Roofing systems are built to withstand various weather conditions. However, they are still prone to deterioration over time due to long-term exposure to the elements. One factor that you’ll need to pay close attention to is humidity.
Today, we discuss how humidity can affect your roofing system.
What Happens if There Is Too Much Humidity
Heat and humidity are major contributors to roofing issues that can be difficult to resolve. They significantly impact your roof and can even pose health risks to people.
When moisture enters the attic, the property is immediately at risk of structural damage. Moisture in this space can become trapped. As a result, condensation and mold will grow on the attic floor joists, roof joists and even the roof rafters. Wood rot compromises the stability of the plywood sheathing and causes the other layers to separate.
Mold spores can cause coughing and itchy eyes. This could even cause allergic reactions and dangerous asthma attacks.
Sunlight and heat rising into your attic or crawl space can cause your shingles to curl and shrink, nails to pop, screws to loosen and weak spots to form. When this happens, cracks and splits in the roof allow water to seep into your home, resulting in costly water damage.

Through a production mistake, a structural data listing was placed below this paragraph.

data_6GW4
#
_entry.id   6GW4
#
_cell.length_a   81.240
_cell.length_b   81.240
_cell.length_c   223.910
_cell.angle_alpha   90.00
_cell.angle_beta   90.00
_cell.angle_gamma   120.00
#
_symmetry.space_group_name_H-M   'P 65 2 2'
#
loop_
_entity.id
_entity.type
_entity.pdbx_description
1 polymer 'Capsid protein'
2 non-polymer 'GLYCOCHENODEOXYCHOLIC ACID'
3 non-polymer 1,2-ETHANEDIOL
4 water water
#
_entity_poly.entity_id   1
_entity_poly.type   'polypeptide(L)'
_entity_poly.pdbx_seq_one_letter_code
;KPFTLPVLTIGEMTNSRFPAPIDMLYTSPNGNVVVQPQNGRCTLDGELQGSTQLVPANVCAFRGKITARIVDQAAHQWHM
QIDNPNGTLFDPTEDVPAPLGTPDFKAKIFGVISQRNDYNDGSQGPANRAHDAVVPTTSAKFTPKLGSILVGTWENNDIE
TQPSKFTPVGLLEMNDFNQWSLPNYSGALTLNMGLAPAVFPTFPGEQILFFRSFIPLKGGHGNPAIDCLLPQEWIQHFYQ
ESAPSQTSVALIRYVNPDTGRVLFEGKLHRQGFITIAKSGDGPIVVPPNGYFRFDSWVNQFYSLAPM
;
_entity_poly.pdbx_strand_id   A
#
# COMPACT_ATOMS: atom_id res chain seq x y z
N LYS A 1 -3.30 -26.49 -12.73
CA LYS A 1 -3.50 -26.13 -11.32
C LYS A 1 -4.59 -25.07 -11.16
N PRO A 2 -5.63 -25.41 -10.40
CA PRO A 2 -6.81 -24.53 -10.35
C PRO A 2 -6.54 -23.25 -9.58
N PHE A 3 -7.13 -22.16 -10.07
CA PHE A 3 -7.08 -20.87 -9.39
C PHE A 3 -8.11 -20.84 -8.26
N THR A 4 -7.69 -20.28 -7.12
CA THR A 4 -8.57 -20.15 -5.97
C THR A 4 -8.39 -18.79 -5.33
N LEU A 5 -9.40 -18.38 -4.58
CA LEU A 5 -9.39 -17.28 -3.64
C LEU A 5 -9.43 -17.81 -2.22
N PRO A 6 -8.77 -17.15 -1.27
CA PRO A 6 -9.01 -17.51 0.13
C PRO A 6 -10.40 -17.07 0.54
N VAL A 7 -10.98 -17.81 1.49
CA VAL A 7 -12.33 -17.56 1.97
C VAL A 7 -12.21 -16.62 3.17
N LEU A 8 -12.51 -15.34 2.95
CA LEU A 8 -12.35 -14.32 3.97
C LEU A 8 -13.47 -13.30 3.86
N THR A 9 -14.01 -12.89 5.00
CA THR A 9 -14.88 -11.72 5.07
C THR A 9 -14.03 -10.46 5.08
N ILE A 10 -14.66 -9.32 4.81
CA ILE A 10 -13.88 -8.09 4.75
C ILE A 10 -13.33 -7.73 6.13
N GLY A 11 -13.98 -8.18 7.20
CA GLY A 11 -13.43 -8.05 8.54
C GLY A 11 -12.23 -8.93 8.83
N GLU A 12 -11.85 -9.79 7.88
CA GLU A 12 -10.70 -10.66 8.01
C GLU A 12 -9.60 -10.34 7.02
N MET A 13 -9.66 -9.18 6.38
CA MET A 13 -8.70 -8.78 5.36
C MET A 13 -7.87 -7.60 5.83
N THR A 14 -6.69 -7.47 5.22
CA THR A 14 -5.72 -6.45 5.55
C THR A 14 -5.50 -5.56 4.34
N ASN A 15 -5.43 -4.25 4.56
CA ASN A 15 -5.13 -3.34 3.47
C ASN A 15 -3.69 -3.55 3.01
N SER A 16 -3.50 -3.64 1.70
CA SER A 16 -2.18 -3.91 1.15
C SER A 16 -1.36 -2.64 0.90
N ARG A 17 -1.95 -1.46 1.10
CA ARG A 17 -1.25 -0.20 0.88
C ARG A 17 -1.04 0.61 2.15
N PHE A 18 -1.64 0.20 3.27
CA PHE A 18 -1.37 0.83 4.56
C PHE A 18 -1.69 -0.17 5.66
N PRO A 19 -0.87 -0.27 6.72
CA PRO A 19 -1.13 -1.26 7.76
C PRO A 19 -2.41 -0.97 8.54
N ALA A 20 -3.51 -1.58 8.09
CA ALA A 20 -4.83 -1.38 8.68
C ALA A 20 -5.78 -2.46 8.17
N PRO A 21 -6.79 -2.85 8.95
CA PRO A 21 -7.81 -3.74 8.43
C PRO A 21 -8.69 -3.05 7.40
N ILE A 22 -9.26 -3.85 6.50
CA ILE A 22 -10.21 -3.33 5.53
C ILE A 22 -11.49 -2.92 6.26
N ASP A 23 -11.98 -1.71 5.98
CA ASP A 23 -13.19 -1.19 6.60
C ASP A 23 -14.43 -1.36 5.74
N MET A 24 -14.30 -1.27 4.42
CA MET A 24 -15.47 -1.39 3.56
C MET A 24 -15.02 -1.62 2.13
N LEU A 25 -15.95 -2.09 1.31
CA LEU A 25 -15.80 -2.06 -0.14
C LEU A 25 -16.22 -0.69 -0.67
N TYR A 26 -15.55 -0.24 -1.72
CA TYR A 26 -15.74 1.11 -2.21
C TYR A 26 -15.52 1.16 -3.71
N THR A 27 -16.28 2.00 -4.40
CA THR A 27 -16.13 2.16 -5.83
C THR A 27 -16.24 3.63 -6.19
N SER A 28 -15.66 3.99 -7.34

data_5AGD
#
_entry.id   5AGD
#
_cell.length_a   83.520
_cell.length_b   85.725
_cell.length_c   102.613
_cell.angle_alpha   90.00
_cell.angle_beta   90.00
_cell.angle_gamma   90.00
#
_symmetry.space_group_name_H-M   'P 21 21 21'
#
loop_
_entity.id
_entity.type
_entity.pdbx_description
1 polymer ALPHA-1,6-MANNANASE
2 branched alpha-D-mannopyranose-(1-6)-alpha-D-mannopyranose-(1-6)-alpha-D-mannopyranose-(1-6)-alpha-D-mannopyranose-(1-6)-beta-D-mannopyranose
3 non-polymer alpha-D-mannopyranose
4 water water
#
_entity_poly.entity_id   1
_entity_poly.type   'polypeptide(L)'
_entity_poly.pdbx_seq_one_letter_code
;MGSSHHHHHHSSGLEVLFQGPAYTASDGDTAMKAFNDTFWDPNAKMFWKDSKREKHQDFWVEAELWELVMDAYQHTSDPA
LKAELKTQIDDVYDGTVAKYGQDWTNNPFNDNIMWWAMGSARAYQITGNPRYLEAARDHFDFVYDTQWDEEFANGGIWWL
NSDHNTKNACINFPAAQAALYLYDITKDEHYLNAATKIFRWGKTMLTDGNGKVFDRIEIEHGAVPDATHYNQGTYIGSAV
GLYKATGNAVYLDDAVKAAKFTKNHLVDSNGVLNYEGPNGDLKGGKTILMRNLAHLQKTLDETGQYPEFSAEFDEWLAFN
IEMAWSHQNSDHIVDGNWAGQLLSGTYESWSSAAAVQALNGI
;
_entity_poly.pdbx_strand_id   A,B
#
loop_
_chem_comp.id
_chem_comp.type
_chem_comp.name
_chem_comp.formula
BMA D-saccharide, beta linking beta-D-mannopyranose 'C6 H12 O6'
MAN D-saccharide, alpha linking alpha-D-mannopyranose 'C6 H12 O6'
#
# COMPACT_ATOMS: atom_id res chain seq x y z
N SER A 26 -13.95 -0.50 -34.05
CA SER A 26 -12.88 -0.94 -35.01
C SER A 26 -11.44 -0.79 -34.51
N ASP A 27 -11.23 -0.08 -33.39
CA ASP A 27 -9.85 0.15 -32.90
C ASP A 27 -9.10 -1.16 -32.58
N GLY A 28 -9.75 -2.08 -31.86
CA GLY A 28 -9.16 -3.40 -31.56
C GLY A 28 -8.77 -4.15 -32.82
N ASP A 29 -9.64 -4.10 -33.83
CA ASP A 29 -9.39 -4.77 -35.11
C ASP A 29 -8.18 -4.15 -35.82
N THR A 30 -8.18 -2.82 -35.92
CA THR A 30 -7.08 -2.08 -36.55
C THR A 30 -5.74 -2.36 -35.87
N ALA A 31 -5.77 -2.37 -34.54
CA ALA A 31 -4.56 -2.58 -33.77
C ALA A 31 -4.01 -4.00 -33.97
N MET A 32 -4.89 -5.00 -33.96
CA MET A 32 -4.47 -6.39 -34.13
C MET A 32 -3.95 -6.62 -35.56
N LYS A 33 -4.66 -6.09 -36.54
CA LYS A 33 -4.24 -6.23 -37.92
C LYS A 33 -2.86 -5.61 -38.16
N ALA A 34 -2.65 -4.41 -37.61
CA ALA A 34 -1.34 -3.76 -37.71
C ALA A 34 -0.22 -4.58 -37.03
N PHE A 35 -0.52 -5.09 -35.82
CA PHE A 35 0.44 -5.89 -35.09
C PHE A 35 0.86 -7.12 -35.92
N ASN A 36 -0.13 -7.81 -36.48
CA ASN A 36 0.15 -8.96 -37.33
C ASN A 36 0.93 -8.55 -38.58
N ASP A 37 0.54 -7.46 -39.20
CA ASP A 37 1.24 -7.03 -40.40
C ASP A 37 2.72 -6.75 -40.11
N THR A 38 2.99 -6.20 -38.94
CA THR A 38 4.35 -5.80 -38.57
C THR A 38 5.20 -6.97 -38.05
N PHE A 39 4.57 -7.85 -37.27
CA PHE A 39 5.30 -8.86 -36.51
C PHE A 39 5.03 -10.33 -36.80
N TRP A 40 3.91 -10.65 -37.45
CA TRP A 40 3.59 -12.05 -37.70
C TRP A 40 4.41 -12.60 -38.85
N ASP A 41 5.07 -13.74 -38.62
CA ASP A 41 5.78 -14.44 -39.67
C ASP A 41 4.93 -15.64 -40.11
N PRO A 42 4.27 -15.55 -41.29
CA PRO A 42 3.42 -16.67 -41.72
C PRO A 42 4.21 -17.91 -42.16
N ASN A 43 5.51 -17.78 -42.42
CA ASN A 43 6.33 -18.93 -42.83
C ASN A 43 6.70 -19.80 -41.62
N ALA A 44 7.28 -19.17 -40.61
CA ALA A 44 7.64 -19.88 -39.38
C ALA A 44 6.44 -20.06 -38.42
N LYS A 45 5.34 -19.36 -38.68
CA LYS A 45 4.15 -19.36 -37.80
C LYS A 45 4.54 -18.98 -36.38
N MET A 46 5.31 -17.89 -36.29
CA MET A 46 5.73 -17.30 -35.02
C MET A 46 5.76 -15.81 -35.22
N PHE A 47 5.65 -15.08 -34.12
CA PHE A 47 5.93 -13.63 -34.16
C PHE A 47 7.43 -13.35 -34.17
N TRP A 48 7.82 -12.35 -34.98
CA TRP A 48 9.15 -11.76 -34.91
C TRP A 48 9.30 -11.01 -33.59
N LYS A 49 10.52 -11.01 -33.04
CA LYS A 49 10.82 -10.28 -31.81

What You Can Do
Indoor humidity levels can be controlled. Here are some tips from a residential roof repair expert:
- Because cold air is a natural dehumidifier, an air conditioner set to the proper temperature can help reduce humidity in your living spaces. Running a dehumidifier will also aid in absorbing moisture in the air. You can get standalone units for each room or a whole-home unit that connects to the air handler in your HVAC system.
- A well-designed sloped roof should include a passive ventilation system with exhaust vents at the ridges and intake vents at the soffits. Your roofing contractor can improve attic ventilation. If passive ventilation is still insufficient, exhaust fans can be added.